Daily Ephesus Tour
You will have an early morning pick up from your hotel in Istanbul and be transferred to the airport for a short domestic flight to Izmir.
On arrival you will meet your guide and embark on a full guided Ephesus Tour.
House of Virgin Mary
The House of the Virgin Mary is a Catholic and Muslim shrine located on Mt. Koressos (Turkish: Bulbuldagı, “Mount Nightingale”) in the vicinity of Ephesus.
The House was discovered in the 19th century by following the descriptions in the reported visions of Blessed Anne Catherine Emmerich (1774–1824), a Roman Catholic nun and visionary, which were published as a book by Clemens Brentano after her death. The Catholic Church has never pronounced in favour or against the authenticity of the House, but nevertheless maintains a steady flow of pilgrimage since its discovery.
Ephesus was an ancient Greek city on the coast of Ionia, three kilometers southwest of present-day Selçuk in Izmir Province, Turkey. It was built in the 10th century BC on the site of the former Arzawan capital by Attic and Ionian Greek colonists. During the Classical Greek era, it was one of the twelve cities of the Ionian League. The city flourished after it came under the control of the Roman Republic in 129 BC. According to estimates, Ephesus had a population of 33,600 to 56,000 people in the Roman period, making it the third largest city of Roman Asia Minor after Sardis and Alexandria Troas.
Basilica of St. John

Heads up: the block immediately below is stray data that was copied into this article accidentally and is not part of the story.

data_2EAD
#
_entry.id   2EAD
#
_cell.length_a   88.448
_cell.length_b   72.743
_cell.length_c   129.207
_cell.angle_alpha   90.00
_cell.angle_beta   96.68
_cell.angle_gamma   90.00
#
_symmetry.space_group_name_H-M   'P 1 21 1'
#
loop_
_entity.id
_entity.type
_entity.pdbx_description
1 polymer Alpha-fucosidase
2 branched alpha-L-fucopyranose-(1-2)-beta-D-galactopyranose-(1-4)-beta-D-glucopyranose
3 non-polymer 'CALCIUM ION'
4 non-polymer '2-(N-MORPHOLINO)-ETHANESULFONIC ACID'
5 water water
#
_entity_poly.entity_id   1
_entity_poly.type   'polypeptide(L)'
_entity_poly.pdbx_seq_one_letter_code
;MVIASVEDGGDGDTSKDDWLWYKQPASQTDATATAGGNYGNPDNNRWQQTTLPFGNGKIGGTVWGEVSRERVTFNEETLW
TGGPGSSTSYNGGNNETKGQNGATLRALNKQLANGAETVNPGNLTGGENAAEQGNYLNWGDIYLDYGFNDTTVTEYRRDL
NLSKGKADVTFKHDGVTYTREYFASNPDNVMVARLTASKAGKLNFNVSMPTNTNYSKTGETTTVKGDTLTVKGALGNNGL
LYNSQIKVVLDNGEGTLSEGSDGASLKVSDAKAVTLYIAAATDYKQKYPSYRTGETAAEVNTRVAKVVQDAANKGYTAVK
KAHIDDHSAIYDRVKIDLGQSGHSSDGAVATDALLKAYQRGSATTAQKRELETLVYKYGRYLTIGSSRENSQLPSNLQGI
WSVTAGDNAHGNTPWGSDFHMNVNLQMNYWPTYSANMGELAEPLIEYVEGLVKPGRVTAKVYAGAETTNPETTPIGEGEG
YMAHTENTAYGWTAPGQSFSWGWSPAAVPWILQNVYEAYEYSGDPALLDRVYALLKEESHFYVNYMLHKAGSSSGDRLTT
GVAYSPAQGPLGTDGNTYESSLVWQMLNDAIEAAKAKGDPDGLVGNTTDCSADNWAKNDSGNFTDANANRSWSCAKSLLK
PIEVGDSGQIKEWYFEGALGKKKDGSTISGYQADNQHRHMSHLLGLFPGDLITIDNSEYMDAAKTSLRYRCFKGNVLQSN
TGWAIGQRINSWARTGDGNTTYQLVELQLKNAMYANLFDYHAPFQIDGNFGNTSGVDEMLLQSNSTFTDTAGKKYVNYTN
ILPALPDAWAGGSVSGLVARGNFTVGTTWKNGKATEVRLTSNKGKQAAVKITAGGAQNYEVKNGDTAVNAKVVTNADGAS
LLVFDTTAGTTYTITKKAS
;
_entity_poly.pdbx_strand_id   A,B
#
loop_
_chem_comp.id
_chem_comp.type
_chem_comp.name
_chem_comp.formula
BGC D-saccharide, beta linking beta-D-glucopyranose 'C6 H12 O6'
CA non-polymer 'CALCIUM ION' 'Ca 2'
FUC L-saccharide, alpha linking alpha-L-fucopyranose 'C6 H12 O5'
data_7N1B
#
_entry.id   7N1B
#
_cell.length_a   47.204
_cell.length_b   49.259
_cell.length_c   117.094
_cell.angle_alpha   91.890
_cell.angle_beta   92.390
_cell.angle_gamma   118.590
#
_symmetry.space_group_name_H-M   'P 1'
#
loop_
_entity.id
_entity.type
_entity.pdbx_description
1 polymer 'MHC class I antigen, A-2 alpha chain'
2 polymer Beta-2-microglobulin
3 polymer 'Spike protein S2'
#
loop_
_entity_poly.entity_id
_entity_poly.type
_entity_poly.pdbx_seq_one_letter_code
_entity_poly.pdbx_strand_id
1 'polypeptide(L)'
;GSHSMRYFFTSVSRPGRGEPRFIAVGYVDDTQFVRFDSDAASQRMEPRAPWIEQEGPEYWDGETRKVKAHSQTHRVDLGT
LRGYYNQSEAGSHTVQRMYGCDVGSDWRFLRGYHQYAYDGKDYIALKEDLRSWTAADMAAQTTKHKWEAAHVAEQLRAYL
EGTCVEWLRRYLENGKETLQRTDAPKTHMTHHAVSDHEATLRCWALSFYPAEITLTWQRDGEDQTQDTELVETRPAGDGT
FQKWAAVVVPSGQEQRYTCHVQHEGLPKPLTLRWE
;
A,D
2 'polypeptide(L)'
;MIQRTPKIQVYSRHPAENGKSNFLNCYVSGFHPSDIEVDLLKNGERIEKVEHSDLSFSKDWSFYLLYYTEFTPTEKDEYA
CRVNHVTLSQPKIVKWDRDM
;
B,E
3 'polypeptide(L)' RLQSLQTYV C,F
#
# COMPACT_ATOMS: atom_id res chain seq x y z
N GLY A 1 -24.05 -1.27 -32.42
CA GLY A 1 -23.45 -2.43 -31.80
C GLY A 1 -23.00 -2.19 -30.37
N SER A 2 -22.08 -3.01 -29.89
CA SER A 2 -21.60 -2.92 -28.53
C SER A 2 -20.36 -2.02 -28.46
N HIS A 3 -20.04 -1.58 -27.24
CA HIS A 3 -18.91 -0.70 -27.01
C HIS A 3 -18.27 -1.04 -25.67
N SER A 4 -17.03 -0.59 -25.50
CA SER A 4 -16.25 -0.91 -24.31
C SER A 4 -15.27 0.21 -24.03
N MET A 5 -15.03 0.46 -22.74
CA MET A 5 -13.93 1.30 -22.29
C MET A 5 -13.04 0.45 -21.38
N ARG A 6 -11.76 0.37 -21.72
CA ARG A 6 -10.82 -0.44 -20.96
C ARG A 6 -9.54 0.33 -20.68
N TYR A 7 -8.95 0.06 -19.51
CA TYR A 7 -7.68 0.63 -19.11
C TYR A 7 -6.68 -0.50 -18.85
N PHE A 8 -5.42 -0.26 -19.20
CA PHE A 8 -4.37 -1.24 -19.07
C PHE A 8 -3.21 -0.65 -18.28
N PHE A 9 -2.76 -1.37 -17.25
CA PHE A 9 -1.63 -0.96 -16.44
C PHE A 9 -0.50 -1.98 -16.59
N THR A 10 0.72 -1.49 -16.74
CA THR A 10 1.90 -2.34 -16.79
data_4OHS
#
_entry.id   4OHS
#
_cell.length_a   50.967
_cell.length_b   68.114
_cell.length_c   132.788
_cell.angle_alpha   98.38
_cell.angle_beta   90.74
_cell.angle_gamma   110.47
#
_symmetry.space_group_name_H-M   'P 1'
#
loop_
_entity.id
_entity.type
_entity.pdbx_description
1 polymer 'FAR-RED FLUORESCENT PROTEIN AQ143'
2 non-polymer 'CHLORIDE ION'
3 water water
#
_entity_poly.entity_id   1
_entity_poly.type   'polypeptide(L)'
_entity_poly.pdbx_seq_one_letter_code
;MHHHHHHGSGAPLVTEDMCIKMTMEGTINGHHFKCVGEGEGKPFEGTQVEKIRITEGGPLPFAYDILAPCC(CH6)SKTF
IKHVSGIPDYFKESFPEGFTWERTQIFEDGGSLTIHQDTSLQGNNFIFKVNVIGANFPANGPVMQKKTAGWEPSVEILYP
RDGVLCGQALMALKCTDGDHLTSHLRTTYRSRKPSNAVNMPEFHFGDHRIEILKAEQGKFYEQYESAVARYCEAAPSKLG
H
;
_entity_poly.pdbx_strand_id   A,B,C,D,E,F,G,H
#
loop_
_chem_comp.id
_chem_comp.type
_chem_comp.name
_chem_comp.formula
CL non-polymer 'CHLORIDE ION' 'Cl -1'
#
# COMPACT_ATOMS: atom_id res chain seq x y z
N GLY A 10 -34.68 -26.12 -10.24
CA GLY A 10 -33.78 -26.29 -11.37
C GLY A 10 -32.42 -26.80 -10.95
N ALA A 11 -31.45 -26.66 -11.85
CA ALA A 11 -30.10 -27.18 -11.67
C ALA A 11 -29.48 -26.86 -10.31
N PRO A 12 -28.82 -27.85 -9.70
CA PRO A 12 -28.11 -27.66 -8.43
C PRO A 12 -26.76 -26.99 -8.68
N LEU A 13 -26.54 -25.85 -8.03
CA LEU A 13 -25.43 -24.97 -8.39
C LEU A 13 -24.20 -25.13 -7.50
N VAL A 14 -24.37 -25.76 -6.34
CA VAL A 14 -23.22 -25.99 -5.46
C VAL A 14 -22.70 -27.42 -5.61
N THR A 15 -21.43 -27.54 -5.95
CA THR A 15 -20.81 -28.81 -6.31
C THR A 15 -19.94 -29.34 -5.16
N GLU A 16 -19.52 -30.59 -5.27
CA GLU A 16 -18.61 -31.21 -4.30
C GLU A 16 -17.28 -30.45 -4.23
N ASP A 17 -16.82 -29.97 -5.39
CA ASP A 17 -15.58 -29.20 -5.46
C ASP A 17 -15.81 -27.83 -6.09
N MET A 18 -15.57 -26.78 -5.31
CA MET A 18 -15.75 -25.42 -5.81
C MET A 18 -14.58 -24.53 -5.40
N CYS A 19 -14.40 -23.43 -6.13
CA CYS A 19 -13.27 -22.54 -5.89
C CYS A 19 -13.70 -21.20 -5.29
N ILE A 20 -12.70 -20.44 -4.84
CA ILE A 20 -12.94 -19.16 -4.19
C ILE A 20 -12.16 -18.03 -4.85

It was constructed by Justinian I in the 6th century and stands over the believed burial site of John the Apostle. The Basilica was modeled after the now lost Church of the Holy Apostles in Constantinople. Construction of the church began in about 536 and was dedicated on the eve of the feast day of the Princes of the Apostles on June 28, 550 and completed in 565. The building of this church was presided over by the bishop, Hypatius of Ephesus.
Temple of Artemis
The Temple of Artemis or Artemision, also known less precisely as the Temple of Diana, was a Greek temple dedicated to the goddess Artemis and is one of the Seven Wonders of the Ancient World. It was completely rebuilt three times before its eventual destruction in 401. The first sanctuary antedated the Ionic immigration by many years, and dates to the Bronze Age. Callimachus, in his Hymn to Artemis, attributed it to the Amazons.
Isa Bey Mosque
The Isa bey Mosque, constructed in 1374–75, is one of the oldest and most impressive works of architectural art remaining from the Anatolian beyliks. The plans for the mosque are based on the Great Mosque of Damascus. It is situated on the outskirts of the Ayaslug Hills at Selcuk, Izmir.